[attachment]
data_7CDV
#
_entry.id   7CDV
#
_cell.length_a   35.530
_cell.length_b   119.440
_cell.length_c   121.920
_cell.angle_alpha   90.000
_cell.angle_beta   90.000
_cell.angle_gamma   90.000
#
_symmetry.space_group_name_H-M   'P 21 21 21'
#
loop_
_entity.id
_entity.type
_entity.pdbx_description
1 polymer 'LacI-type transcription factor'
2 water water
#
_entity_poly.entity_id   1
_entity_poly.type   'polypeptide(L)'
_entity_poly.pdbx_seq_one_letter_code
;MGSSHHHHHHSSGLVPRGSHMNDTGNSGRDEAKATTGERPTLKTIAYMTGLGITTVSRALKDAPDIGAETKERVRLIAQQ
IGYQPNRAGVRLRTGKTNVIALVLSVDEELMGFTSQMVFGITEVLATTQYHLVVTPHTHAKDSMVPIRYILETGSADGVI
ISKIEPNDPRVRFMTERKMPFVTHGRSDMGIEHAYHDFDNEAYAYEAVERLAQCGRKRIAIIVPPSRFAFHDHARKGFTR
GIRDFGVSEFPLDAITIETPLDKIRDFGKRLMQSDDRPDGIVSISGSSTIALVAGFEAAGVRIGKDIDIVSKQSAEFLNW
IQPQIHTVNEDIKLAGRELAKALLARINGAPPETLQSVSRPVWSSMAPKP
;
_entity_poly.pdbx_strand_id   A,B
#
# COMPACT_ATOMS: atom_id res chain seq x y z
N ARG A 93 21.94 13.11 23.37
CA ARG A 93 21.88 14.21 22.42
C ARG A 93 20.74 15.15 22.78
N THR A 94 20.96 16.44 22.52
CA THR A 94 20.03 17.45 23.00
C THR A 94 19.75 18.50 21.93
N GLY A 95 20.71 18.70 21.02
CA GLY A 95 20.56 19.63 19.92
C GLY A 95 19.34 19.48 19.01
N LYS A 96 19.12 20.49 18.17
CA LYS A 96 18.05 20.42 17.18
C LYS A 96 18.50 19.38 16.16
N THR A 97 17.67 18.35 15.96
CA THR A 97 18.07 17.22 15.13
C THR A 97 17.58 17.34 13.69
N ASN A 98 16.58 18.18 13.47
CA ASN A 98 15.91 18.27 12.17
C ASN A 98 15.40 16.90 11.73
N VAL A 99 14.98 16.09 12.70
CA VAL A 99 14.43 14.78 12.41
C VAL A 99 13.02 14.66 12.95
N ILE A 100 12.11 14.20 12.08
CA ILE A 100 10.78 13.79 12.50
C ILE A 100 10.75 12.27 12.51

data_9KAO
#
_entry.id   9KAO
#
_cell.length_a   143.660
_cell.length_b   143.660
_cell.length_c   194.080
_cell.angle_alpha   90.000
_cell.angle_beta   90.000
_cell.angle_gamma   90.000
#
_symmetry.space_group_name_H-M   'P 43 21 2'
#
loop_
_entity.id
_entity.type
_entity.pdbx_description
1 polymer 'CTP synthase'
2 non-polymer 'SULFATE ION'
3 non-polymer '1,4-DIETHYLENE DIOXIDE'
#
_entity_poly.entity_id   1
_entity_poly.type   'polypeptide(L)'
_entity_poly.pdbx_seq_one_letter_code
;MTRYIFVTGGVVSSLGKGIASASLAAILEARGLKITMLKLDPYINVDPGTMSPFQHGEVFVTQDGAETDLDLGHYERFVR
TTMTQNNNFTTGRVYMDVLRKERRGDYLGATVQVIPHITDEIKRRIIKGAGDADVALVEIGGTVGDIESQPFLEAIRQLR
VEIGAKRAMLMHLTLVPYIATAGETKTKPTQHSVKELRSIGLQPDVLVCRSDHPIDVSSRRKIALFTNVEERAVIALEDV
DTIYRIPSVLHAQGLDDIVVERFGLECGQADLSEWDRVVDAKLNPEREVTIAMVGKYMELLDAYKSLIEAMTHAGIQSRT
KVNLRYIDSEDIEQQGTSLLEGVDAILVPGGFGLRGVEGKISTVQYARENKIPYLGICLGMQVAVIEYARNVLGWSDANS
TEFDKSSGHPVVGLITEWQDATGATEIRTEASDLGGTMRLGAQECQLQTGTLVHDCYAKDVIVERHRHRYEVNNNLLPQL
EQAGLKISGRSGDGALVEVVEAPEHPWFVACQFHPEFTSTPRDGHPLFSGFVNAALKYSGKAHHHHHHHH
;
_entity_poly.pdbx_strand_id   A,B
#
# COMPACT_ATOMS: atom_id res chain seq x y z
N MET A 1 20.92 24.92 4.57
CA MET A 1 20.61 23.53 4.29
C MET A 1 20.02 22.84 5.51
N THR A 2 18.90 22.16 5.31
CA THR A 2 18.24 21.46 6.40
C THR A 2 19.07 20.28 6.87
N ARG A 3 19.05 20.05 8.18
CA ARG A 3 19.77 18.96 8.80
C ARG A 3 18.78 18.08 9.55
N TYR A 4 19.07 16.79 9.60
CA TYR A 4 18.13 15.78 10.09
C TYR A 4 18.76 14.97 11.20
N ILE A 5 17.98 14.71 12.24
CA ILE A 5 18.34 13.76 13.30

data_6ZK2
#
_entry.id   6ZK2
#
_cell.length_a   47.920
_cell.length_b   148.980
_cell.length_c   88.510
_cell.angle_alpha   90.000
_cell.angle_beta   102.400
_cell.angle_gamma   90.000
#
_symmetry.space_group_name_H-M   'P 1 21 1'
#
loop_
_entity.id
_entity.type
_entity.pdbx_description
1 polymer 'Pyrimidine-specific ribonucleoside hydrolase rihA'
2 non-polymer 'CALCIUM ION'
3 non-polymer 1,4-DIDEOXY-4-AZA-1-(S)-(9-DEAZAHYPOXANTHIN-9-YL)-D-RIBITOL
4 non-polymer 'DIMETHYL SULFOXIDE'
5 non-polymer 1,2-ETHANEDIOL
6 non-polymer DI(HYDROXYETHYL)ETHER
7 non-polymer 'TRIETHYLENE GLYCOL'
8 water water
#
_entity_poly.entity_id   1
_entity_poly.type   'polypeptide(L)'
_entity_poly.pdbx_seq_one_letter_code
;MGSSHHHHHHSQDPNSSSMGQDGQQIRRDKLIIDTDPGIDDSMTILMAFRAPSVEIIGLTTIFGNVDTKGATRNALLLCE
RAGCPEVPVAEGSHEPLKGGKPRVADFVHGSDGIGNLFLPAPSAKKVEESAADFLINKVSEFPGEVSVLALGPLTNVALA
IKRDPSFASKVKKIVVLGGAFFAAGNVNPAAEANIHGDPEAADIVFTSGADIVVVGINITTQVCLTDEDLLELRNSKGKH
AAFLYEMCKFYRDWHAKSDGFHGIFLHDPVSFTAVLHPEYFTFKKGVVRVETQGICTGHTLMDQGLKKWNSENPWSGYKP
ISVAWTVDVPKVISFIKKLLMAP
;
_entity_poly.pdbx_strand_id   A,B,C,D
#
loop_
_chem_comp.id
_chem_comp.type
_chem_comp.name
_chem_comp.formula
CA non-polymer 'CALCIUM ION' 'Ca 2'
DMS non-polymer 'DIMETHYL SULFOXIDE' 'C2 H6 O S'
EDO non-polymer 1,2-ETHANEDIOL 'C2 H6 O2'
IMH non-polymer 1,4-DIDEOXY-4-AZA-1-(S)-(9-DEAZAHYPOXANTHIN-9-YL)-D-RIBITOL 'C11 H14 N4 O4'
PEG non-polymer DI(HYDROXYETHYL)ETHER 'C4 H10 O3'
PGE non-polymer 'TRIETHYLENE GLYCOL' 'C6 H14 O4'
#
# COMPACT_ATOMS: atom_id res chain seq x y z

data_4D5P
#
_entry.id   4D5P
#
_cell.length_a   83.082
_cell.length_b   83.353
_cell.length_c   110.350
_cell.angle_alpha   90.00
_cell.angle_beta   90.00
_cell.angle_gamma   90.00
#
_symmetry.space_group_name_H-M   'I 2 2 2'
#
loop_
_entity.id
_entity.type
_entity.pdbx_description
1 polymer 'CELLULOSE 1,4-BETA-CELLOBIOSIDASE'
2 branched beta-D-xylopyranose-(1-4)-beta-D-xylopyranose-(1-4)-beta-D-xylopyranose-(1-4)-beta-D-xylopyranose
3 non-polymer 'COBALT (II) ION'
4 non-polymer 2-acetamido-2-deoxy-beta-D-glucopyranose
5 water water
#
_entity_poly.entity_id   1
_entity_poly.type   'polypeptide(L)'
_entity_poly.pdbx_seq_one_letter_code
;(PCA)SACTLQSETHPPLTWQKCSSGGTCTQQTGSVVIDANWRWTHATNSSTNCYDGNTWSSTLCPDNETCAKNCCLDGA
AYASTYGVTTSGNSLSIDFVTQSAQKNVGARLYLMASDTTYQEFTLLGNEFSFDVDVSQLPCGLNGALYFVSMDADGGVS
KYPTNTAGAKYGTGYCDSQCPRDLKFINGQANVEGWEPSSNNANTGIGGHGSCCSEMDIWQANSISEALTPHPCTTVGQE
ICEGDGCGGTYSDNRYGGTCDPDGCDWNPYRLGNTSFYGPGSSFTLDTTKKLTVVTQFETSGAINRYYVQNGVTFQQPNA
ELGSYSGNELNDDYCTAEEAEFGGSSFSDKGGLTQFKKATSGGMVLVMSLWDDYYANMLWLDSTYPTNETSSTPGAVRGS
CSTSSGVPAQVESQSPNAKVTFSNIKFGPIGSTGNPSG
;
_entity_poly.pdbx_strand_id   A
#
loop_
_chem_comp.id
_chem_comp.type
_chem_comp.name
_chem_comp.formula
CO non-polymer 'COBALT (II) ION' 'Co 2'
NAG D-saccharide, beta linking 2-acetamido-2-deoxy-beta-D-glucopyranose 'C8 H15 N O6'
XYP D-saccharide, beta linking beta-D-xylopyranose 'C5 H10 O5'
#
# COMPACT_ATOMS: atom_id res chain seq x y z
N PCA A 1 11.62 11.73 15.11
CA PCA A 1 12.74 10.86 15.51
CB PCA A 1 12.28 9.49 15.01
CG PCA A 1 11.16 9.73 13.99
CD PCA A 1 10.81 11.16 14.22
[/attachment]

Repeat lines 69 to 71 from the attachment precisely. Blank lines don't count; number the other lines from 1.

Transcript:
#
loop_
_entity.id